The AI opportunity: How payers can capture it now

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Payers currently face economic pressures that are likely to last a few years. Utilization of medical services has been higher than expected, providers are passing along higher costs through rate negotiations, and Medicare Advantage reimbursement rates are facing the most substantial downward pressure that payers have seen in years. In the face of these issues, artificial intelligence and automation present untapped opportunity for payers.

The opportunity is sizable and available now

The opportunity to improve affordability, quality, and patient experience is substantial. To better understand the economic opportunity, we analyzed each function or process in health insurance and found substantial potential administrative and medical cost savings and increased revenue for payers that adopt the latest available technology, including AI and generative AI (Exhibit 1). We estimate that by using currently available technology, payers could see net savings of 13 percent to 25 percent in administrative costs and 5 percent to 11 percent in medical costs as well as 3 percent to 12 percent higher revenue. We based the calculations on an average-performing payer—lower performers could see even more improvement, suggesting the opportunity to leapfrog competitors.1

AI's potential impact on payers varies by domain.

There are improvement opportunities in all payer domains. Some stand out, including claims, network and contracting, utilization management, care management, and information technology (Exhibit 2).

Marketing and sales, utilization management, and IT represent the biggest potential opportunity for AI impact for payers.

Incremental approaches will continue to yield only minor savings, as we have seen to date across most of the industry. To capture full value, payers must reimagine the end-to-end processes of each domain. The experience of companies in other industries that are further along the journey shows there is a competitive advantage for those who are able to harness AI and automation technologies.2Rewired and running ahead: Digital and AI leaders are leaving the rest behind,” McKinsey, January 12, 2024.

Capturing the opportunity will require fundamental rewiring

Capturing impact is about much more than just the technology. In Rewired: The McKinsey Guide to Outcompeting in the Age of Digital and AI (Wiley, 2023), the authors outline the six areas that matter the most for companies across industries that want to change the way they operate and adopt technologies—a business-led digital road map, talent, operating model, technology, data, and adoption and scaling3Rewired to outcompete,” McKinsey Quarterly, June 20, 2023. (Exhibit 3).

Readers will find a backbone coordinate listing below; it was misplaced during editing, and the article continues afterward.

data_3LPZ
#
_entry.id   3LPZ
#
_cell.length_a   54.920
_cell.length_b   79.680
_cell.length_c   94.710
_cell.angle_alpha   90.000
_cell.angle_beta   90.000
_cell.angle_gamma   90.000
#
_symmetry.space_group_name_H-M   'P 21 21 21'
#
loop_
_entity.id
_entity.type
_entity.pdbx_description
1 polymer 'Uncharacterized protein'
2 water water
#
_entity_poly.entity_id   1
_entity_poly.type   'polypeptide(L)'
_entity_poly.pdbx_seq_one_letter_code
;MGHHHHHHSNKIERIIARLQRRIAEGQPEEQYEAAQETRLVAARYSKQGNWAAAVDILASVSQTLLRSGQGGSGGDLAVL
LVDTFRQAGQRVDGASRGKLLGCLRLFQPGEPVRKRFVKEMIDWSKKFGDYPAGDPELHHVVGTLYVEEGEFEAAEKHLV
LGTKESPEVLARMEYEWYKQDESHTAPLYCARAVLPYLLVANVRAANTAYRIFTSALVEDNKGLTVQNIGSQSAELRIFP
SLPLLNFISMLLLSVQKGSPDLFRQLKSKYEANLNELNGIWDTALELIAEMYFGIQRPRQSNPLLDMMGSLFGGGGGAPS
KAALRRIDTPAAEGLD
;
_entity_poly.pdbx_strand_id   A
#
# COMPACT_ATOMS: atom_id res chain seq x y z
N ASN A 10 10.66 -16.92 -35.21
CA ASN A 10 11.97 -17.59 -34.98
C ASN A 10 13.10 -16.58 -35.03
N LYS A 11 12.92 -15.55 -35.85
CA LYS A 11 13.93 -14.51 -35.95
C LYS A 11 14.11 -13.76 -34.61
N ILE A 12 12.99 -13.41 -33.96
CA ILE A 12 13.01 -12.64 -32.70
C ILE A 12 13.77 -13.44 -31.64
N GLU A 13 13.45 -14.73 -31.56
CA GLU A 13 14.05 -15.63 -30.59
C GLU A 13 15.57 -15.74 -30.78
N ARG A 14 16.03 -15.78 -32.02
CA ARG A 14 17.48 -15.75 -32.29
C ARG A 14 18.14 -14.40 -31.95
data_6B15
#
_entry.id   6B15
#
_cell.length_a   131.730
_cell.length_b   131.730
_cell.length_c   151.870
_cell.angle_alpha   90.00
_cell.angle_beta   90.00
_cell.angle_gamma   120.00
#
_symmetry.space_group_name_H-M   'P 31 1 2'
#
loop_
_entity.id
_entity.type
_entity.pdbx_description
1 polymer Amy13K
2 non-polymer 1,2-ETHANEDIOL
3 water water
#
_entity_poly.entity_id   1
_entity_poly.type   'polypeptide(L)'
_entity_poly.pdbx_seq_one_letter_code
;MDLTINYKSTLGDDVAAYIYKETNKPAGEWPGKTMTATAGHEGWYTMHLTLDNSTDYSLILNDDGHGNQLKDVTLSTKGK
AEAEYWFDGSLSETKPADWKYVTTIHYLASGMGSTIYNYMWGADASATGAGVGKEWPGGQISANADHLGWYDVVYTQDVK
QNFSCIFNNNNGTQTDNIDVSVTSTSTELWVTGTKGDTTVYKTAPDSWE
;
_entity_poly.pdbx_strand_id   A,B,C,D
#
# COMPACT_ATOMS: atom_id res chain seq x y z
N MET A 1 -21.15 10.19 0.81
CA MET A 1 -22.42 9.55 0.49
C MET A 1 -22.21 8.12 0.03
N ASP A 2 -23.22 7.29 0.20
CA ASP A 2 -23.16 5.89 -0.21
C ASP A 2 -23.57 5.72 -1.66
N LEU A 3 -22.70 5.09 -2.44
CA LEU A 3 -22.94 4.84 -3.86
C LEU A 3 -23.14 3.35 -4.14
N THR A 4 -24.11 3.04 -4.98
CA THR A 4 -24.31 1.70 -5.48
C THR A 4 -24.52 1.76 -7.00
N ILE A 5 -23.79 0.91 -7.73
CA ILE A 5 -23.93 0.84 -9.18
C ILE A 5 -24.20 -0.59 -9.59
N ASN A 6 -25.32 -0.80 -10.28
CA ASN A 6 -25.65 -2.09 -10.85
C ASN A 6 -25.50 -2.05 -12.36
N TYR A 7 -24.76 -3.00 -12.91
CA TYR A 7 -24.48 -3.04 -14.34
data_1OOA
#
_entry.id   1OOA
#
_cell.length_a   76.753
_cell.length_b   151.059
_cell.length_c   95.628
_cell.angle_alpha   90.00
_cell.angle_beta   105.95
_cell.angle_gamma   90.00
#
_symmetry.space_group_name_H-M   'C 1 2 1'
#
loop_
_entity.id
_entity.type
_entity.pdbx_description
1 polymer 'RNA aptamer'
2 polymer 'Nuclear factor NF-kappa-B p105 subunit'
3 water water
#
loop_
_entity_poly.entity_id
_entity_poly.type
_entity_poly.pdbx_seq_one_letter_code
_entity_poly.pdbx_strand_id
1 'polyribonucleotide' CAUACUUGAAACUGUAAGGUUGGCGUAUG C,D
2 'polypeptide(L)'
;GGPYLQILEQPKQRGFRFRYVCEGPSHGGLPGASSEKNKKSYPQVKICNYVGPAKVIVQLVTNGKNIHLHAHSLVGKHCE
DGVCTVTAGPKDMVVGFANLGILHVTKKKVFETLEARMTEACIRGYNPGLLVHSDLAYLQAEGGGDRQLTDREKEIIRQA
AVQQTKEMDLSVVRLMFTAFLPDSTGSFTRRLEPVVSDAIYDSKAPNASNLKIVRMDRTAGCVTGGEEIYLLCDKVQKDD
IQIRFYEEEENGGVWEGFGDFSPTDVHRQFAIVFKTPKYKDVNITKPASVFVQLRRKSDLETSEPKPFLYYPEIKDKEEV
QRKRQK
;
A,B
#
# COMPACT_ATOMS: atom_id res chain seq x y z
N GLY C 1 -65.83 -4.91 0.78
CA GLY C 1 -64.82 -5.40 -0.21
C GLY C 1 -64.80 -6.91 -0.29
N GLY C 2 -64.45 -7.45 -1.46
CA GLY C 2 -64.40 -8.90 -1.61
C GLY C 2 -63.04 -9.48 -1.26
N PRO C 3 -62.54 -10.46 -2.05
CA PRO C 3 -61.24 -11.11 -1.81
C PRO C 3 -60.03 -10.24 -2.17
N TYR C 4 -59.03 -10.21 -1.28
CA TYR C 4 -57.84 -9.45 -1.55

A successful AI and automation transformation comprises six areas of focus.

In our experience, companies that successfully execute AI-enabled transformations pursue all six areas4A generative AI reset: Rewiring to turn potential into value in 2024,” McKinsey Quarterly, March 4, 2024.; doing a subset is not enough. And it’s about more than just building an operating model or investing in the tech infrastructure. Getting the job done requires a focus on the change management challenges that arise in the adoption and scaling process. It’s a job for the CEO and the entire C-suite, not just the CIO or CDO.

So what does this mean for payers?

Payer CEOs should consider if they want to lead or follow. The size of the opportunity suggests that those who choose to wait will need to have a ready response plan if competitors move ahead successfully. For example, followers could find themselves in a position where industry leaders have 10 percent lower medical costs or 20 percent lower administrative costs, a daunting prospect. So the ability to be a fast follower will be critical.

In general, most payers are ill-equipped to pursue this opportunity. To do so, they have to close the gap that exists between their current capabilities and those needed to fully address the six areas outlined above (Exhibit 4).

Healthcare lags well behind the leaders in AI quotient.

Payer CEOs could begin assessing their respective situations by answering these questions:

  • How would we respond to a competitor with 20 percent lower administrative costs or one with 10 percent lower medical costs?
  • Where are the biggest pockets of value for our business? Would that be a domain? A business unit? A function?
  • Even if we’re not ready to take the plunge today, can we “rewire” a portion of the business so that we know what to do if and when we need to move ahead? Do we have access to the talent steeped in the new technologies? Does this tech talent understand how our business works?
  • Do our leaders and managers understand how these technologies work, at least enough to identify opportunities and work collaboratively with our technologists?
  • Do we have the underlying technology infrastructure to allow modeling and innovation to happen quickly and without friction?
  • Is our data clean, clear, and accessible to those who need it to do their jobs better?

Capturing this opportunity is a big leadership challenge for CEOs and their top teams. They will need to establish a governance and risk framework and to mobilize the full organization to pursue the six areas discussed above. They can’t do this overnight, but the combination of opportunity size and the mounting pressure on the industry means it’s time to start asking themselves these tough questions.

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